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Open Letter Regarding Discrimination in Tenancy

December 21, 2015

Earlier this year, the population of Saskatchewan hit an all-time record high, with more families choosing to make our province home than ever before. While optimism and opportunity remain high, there are those who struggle.

Many families live on fixed incomes of pension benefits, disability benefits, or provincial income assistance benefits. The struggle to secure safe, appropriate and affordable housing is real.

The United Nations recognizes that an adequate standard of living, necessary to access to appropriate housing, is a basic human right. The province recognizes this, in part, by providing income assistance and, also in part, by implementing laws that prohibit landlords from discriminating against those who are most in need. The Saskatchewan Human Rights Code, for example, prohibits discriminating against potential renters on the basis of religion, creed, marital status, family status, sex, sexual orientation, disability, age, colour, ancestry, nationality, place of origin, race or perceived race, gender identity, or receipt of public assistance.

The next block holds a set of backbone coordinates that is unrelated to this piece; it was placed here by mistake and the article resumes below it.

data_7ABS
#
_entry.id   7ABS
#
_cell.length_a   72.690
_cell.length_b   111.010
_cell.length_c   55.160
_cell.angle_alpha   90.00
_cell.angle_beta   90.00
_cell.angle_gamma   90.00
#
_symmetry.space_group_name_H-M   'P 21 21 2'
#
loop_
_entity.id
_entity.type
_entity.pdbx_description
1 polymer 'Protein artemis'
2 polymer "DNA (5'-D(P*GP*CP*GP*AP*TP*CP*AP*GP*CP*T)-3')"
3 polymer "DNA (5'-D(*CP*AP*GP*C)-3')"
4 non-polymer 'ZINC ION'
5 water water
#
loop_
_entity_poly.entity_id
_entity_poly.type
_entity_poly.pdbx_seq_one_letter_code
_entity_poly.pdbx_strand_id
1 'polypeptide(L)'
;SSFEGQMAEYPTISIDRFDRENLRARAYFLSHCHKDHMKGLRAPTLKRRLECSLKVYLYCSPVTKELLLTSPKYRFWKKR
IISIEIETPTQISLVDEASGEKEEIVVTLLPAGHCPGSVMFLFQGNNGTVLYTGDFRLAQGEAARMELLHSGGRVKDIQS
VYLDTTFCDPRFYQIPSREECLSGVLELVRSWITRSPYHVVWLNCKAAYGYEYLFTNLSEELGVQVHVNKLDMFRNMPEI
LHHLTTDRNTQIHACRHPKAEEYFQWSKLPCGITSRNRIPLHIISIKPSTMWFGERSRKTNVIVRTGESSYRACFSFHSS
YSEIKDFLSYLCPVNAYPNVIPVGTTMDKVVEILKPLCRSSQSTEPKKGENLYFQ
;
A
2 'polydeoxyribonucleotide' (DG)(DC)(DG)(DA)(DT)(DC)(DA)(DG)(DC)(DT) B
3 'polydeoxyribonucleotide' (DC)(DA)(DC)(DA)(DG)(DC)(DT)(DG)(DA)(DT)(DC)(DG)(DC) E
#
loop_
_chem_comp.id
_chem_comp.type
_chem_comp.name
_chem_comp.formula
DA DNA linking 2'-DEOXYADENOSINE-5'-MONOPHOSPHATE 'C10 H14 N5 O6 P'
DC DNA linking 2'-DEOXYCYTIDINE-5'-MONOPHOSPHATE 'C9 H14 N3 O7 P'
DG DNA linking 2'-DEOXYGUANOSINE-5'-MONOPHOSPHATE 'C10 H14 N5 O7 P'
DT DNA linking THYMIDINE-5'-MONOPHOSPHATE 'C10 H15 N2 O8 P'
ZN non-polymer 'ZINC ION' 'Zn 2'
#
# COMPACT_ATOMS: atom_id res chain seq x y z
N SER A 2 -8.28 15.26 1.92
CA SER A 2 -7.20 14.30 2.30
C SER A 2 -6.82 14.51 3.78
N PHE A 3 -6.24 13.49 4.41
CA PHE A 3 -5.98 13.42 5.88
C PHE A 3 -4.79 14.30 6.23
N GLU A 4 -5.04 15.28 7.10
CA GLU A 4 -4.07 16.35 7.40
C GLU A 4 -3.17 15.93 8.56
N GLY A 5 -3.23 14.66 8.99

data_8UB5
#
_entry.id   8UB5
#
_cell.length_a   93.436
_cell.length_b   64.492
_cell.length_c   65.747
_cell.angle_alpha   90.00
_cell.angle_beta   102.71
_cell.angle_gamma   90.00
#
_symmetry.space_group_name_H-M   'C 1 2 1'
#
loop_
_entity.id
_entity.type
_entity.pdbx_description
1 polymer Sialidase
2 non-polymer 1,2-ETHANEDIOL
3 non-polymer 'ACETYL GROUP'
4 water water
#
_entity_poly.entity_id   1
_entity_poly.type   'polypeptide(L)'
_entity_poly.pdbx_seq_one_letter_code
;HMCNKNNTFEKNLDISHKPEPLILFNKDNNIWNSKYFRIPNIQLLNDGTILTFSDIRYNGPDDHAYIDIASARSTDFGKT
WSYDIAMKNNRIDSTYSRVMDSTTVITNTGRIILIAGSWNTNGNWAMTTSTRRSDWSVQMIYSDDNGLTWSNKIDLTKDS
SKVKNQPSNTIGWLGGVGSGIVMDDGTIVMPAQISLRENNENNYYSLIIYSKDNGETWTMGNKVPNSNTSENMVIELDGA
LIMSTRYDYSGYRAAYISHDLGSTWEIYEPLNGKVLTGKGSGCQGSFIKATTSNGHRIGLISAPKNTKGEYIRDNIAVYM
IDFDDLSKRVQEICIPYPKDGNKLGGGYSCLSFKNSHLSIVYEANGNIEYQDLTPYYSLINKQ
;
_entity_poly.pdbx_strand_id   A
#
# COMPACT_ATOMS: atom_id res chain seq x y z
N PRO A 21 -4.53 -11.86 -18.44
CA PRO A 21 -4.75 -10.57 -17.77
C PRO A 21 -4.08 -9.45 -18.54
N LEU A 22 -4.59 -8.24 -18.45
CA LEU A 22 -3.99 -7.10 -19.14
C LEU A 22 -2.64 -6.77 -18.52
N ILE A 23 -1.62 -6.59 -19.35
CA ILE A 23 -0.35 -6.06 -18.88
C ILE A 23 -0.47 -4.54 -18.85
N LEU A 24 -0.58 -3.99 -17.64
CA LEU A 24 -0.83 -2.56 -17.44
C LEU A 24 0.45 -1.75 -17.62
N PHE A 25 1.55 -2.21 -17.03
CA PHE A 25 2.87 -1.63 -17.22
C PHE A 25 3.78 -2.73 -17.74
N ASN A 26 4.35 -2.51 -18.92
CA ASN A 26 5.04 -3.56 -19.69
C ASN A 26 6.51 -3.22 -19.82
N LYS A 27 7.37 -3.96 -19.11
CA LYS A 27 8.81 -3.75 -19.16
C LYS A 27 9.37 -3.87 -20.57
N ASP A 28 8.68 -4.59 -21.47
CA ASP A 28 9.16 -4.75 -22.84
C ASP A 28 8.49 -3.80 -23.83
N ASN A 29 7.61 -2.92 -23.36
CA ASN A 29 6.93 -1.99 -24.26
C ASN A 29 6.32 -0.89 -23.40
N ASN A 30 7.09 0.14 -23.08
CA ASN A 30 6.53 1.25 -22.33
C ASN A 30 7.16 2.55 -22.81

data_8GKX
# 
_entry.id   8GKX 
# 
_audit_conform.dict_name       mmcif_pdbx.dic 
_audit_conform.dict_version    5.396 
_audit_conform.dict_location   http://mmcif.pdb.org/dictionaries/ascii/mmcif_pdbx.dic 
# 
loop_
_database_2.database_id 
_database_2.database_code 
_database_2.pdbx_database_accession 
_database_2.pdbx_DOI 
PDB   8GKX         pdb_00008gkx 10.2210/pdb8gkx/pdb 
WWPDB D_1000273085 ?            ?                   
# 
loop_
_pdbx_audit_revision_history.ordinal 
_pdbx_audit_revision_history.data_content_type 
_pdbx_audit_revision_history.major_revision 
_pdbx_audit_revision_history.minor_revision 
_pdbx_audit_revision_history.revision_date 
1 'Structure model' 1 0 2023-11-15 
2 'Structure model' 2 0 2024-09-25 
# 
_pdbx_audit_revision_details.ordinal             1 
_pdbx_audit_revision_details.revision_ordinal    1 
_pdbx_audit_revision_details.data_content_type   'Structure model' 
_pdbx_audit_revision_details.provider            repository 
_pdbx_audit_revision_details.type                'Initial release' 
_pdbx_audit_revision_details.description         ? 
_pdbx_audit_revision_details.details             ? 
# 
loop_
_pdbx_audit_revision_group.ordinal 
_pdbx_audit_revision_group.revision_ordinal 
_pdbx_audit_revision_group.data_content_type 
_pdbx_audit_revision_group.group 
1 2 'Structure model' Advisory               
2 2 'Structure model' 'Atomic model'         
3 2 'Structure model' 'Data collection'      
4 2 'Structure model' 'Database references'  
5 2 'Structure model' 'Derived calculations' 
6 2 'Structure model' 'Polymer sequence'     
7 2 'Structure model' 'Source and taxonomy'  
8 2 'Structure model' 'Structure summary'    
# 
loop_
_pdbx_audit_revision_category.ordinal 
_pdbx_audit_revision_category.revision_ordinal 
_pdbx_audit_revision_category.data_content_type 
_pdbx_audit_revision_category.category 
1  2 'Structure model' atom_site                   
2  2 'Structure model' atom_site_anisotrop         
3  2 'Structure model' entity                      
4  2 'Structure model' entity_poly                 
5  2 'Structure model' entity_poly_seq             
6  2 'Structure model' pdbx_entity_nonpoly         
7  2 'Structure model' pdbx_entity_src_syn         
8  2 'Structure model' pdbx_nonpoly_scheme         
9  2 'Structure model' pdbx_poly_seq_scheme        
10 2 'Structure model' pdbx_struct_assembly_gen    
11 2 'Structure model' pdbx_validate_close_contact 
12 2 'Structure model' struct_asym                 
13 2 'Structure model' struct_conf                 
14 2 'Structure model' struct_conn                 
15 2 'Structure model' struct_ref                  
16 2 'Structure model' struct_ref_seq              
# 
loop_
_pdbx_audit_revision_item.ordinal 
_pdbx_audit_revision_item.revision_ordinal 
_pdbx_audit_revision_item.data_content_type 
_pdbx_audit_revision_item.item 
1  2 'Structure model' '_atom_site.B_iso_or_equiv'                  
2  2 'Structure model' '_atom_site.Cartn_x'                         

Landlords who advertise rental accommodations in a discriminating manner break the law of this province. Some examples include advertisements with the following statements:

  • “Must be working”
  • “Adults only – no children”
  • “No Natives”
  • “No single mothers”

While landlords have a responsibility not to discriminate, tenants have a corresponding responsibility to pay the agreed rent in a timely manner. Tenants also have a responsibility to keep rented homes clean and in good condition. Otherwise, tenants may face eviction and loss of a damage deposit.

We recognize municipal and provincial government organizations are working with community-based organizations to end homelessness and poverty in our province. Fair treatment of landlords and tenants in all rental arrangements is one way to support these initiatives.

We encourage landlords and tenants to contact our offices if uncertainty exists about the legality or legitimacy of a rental arrangement.

David Arnot

Chief Commissioner
Saskatchewan Human Rights Commission

Dale Beck

Office of Residential Tenancies